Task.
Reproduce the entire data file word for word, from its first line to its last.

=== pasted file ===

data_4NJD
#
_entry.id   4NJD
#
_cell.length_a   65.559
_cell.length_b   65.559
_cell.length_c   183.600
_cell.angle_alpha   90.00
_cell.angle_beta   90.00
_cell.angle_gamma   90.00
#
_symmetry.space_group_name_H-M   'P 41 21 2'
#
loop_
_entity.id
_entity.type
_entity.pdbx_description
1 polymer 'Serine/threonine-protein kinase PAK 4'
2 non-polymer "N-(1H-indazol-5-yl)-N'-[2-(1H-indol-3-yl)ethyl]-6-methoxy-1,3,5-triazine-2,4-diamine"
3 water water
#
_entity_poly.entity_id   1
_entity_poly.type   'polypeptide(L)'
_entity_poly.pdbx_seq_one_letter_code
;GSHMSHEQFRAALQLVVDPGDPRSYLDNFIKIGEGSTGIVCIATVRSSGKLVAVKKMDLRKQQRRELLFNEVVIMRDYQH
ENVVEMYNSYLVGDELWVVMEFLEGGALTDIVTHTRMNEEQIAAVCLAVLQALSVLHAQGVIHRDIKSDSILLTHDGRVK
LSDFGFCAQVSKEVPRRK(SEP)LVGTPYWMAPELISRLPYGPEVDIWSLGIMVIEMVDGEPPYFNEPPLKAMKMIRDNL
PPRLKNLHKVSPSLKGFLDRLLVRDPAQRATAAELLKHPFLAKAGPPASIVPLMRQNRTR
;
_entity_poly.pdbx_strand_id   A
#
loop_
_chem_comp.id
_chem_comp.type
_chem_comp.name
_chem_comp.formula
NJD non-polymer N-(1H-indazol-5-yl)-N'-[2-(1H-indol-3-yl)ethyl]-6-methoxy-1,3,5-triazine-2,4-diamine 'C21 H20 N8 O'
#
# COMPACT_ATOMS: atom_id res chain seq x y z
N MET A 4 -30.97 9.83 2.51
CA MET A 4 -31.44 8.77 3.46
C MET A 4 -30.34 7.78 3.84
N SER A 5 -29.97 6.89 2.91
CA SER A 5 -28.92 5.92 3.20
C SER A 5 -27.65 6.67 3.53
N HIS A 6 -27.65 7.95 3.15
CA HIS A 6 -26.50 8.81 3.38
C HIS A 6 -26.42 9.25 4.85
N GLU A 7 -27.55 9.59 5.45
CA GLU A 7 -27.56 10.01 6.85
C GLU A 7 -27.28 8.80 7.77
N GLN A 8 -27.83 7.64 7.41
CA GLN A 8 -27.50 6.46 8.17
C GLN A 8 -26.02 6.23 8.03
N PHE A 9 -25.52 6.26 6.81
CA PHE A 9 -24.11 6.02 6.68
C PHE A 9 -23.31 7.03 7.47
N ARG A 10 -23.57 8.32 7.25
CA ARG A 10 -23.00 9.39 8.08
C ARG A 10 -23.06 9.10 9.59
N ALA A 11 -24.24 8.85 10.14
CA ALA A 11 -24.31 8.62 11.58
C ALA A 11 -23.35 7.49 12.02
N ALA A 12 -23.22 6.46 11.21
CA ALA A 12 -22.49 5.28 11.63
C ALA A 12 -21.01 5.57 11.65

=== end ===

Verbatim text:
data_4NJD
#
_entry.id   4NJD
#
_cell.length_a   65.559
_cell.length_b   65.559
_cell.length_c   183.600
_cell.angle_alpha   90.00
_cell.angle_beta   90.00
_cell.angle_gamma   90.00
#
_symmetry.space_group_name_H-M   'P 41 21 2'
#
loop_
_entity.id
_entity.type
_entity.pdbx_description
1 polymer 'Serine/threonine-protein kinase PAK 4'
2 non-polymer "N-(1H-indazol-5-yl)-N'-[2-(1H-indol-3-yl)ethyl]-6-methoxy-1,3,5-triazine-2,4-diamine"
3 water water
#
_entity_poly.entity_id   1
_entity_poly.type   'polypeptide(L)'
_entity_poly.pdbx_seq_one_letter_code
;GSHMSHEQFRAALQLVVDPGDPRSYLDNFIKIGEGSTGIVCIATVRSSGKLVAVKKMDLRKQQRRELLFNEVVIMRDYQH
ENVVEMYNSYLVGDELWVVMEFLEGGALTDIVTHTRMNEEQIAAVCLAVLQALSVLHAQGVIHRDIKSDSILLTHDGRVK
LSDFGFCAQVSKEVPRRK(SEP)LVGTPYWMAPELISRLPYGPEVDIWSLGIMVIEMVDGEPPYFNEPPLKAMKMIRDNL
PPRLKNLHKVSPSLKGFLDRLLVRDPAQRATAAELLKHPFLAKAGPPASIVPLMRQNRTR
;
_entity_poly.pdbx_strand_id   A
#
loop_
_chem_comp.id
_chem_comp.type
_chem_comp.name
_chem_comp.formula
NJD non-polymer N-(1H-indazol-5-yl)-N'-[2-(1H-indol-3-yl)ethyl]-6-methoxy-1,3,5-triazine-2,4-diamine 'C21 H20 N8 O'
#
# COMPACT_ATOMS: atom_id res chain seq x y z
N MET A 4 -30.97 9.83 2.51
CA MET A 4 -31.44 8.77 3.46
C MET A 4 -30.34 7.78 3.84
N SER A 5 -29.97 6.89 2.91
CA SER A 5 -28.92 5.92 3.20
C SER A 5 -27.65 6.67 3.53
N HIS A 6 -27.65 7.95 3.15
CA HIS A 6 -26.50 8.81 3.38
C HIS A 6 -26.42 9.25 4.85
N GLU A 7 -27.55 9.59 5.45
CA GLU A 7 -27.56 10.01 6.85
C GLU A 7 -27.28 8.80 7.77
N GLN A 8 -27.83 7.64 7.41
CA GLN A 8 -27.50 6.46 8.17
C GLN A 8 -26.02 6.23 8.03
N PHE A 9 -25.52 6.26 6.81
CA PHE A 9 -24.11 6.02 6.68
C PHE A 9 -23.31 7.03 7.47
N ARG A 10 -23.57 8.32 7.25
CA ARG A 10 -23.00 9.39 8.08
C ARG A 10 -23.06 9.10 9.59
N ALA A 11 -24.24 8.85 10.14
CA ALA A 11 -24.31 8.62 11.58
C ALA A 11 -23.35 7.49 12.02
N ALA A 12 -23.22 6.46 11.21
CA ALA A 12 -22.49 5.28 11.63
C ALA A 12 -21.01 5.57 11.65